Posted on March 26, 2014 at 6:33 PM
Thursday, Mar 27 at 5:06 AM
Ashley Rodrigue / Eyewitness News
Email: firstname.lastname@example.org | Twitter: @ashleyrwwl
HAMMOND, La. -- Parents of a 13-year-old girl have filed a lawsuit against a Catholic school saying the administrators failed to protect their daughter from bullying, which is being investigated by police.
The family also claims in the lawsuit, seen here
, that the school expelled the girl and her brother, after the allegations were aired.
The discovery of the girl’s letter to herself, describing the alleged abuse at school and through texts, as well as cutting herself because of it, gave her parents the shock of their lives in December.
"There's nothing that prepares you to read those words,” said mother Jeanine Holmes, “It was a kick in the gut."
The family says they contacted the school, Holy Ghost in Hammond, and put the girl in therapy. Her mother said the school was initially responsive to the issue, but over time, it remained unresolved, then worsened, with the girl being hospitalized as suicidal. The family then started spreading their dissatisfaction with the school, including a protest in front of the campus by an older sibling in February. Holmes said that was followed by her children being punished.
She said, “The assistant principal, not even in a private manner, approached me with papers that I had to formally resign my children or they would be expelled."
The Diocese of Baton Rouge initially sent us the letter given to parents at the school about the incident, as a response. It says, “Good afternoon, parents. First, let us express our regret that many of you have been distracted while in the carpool line this week. Please understand that the school is required to hold confidential information regarding students, so public comment cannot be made in response to anything that may be said by those who do not serve in such a professional capacity. Second, please be assured that the school has followed proper protocol and policies, working diligently to address the situation in a reflective and appropriate way. We cannot specifically comment, but want you to know that we truly appreciate your trust in us, and are thankful for your patience, prayers, and continued support."
The Holmes’ filed the action Wednesday against the alleged bullies for, "continual, severe and traumatic bullying." The school and diocese are also included for, "failing to take proper corrective actions" regarding the claims, among other things.
Late on Wednesday afternoon, following the filing of the lawsuit, a spokeswoman said in an additional statement, “We have not been served with a lawsuit regarding a bullying matter. The Federal Education Privacy Act does not allow us to comment on a student's discipline or academics. We may confirm that a family did make a complaint against two students for acts of bullying, that the administration took those complaints seriously, followed up and disciplined the students. These actions were taken in accordance with handbook and policy of the school and diocese. The discipline was serious, was more than detentions but less than expulsion and was designed to teach them that bullying is not acceptable at Holy Ghost or anywhere else.”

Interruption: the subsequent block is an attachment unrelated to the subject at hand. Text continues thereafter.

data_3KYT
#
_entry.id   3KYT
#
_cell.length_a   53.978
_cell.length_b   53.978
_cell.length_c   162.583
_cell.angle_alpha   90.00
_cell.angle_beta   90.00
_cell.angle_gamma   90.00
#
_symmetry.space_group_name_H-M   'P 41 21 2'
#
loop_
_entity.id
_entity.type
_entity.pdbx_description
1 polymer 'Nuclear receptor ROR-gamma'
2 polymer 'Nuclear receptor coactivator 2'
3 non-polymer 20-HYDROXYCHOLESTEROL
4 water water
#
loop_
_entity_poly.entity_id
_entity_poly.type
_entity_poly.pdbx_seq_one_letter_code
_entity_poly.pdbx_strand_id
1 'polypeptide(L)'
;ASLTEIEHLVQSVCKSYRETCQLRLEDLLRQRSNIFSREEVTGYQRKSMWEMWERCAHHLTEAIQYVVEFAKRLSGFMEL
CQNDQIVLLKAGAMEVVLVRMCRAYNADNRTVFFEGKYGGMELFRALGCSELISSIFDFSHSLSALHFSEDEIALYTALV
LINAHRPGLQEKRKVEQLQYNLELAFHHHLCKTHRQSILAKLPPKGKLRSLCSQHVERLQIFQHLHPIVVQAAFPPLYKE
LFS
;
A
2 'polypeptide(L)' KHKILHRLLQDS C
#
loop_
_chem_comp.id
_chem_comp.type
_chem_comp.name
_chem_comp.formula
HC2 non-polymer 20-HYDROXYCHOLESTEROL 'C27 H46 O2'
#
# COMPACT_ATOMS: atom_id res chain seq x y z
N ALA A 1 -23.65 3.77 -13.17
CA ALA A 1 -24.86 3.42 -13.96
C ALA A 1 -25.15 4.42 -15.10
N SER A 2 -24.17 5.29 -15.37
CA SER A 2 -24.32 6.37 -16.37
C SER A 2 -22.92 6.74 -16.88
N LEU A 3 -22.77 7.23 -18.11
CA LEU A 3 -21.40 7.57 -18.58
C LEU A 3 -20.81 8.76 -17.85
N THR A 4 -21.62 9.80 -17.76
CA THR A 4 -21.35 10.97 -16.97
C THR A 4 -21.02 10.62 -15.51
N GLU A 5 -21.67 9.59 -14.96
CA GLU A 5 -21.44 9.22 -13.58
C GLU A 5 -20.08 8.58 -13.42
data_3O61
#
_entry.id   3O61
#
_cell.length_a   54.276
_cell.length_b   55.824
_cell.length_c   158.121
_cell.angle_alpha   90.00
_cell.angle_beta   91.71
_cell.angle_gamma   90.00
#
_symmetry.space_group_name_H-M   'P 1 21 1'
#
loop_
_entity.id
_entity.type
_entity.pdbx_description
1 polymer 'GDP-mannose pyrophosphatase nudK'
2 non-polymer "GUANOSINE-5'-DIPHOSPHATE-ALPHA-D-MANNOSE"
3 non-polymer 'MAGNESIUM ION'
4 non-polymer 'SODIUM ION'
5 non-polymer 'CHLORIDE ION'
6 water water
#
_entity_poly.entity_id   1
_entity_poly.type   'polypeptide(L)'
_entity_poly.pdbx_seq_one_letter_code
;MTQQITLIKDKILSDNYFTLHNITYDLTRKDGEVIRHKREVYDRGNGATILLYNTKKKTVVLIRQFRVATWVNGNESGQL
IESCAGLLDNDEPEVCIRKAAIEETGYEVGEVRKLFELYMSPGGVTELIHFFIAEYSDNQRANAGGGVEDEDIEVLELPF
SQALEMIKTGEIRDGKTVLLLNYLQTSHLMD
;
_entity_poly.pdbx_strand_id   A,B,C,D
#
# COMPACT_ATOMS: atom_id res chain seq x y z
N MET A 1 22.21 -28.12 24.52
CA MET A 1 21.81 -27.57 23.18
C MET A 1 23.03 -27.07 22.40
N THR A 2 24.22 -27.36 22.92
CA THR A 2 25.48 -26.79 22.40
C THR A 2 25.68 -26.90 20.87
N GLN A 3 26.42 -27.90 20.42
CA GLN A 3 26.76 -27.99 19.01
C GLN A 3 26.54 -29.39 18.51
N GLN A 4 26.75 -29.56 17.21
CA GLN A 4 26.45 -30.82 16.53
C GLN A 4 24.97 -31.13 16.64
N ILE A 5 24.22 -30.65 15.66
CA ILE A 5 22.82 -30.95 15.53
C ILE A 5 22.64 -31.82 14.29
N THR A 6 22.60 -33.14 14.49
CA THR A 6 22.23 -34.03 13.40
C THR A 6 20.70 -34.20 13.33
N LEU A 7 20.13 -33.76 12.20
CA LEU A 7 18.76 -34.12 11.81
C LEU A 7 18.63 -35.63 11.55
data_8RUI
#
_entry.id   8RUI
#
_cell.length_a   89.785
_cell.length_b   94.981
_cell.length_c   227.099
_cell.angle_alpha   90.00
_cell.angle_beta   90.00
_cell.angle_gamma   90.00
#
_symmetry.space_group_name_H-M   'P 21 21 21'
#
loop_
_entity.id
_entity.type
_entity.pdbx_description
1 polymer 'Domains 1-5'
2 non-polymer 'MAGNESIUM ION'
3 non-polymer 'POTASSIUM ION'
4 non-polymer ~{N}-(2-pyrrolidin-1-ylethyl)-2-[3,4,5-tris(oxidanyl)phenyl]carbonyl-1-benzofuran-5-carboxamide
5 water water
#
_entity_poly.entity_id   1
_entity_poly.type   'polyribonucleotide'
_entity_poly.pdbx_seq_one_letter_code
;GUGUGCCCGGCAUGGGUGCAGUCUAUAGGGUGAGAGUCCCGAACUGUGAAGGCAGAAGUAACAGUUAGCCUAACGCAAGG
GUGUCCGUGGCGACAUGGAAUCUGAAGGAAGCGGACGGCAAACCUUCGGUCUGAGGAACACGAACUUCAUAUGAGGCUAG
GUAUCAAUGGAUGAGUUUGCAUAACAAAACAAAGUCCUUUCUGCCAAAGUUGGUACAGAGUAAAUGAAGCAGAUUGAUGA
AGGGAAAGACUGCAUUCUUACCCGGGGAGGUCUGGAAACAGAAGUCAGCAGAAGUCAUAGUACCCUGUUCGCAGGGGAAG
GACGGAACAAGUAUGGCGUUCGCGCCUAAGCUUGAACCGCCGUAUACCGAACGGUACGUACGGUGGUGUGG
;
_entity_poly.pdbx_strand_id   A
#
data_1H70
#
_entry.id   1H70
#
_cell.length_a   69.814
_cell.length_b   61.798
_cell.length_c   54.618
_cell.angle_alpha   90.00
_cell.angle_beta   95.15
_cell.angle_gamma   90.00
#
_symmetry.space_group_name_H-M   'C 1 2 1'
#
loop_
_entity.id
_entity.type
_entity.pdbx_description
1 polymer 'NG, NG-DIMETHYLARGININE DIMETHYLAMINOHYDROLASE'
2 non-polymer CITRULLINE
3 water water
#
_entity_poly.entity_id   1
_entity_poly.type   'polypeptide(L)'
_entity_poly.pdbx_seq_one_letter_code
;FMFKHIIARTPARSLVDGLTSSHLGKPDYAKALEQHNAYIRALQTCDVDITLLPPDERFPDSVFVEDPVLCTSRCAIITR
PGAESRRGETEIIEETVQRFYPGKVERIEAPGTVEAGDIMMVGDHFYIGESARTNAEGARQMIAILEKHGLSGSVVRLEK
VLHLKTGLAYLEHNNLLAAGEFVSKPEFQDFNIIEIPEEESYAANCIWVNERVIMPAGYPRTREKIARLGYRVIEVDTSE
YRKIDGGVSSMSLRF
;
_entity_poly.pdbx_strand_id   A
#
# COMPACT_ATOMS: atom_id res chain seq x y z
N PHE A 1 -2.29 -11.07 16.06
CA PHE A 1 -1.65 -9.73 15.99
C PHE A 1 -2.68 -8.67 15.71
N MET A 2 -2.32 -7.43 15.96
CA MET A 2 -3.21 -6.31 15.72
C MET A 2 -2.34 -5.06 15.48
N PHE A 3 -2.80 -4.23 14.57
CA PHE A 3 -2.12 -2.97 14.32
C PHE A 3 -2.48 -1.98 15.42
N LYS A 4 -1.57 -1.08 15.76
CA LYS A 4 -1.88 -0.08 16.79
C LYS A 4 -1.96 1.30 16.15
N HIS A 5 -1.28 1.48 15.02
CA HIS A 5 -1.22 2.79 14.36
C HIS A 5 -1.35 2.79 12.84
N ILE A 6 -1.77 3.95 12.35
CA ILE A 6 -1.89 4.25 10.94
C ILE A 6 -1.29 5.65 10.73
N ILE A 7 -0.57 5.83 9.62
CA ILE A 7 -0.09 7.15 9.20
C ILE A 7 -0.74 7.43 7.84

It continues, “The complaining family was not satisfied with the punishment and demanded that the two boys be expelled. The father of this family became so threatening toward the principal, the pastor and the school itself that a restraining order from the court had to be obtained against the father prohibiting him from threatening the administration and the school. While we do not agree with the actions and the accusations of the family, we are praying for them, and sincerely hope that they are happy at the new school they have chosen for their children.” The diocese finished, “The family also reported this to the civil authorities. We will cooperate with the civil authorities in whatever way they request as long as it does not violate the federal law regarding privacy in education. To our knowledge, no arrests have been made.”
The Holmes' say, “The diocese mentions the temporary restraining order (TRO) as an attempt to distract from the real issues.” They say they're fighting because their daughter believes it will make a difference for others.
"I don't know what it's going to take but no other child should have to suffer and no other child should have to die," said Holmes.
The family says the girl has improved, but remains in therapy and is being home-schooled with her sibling.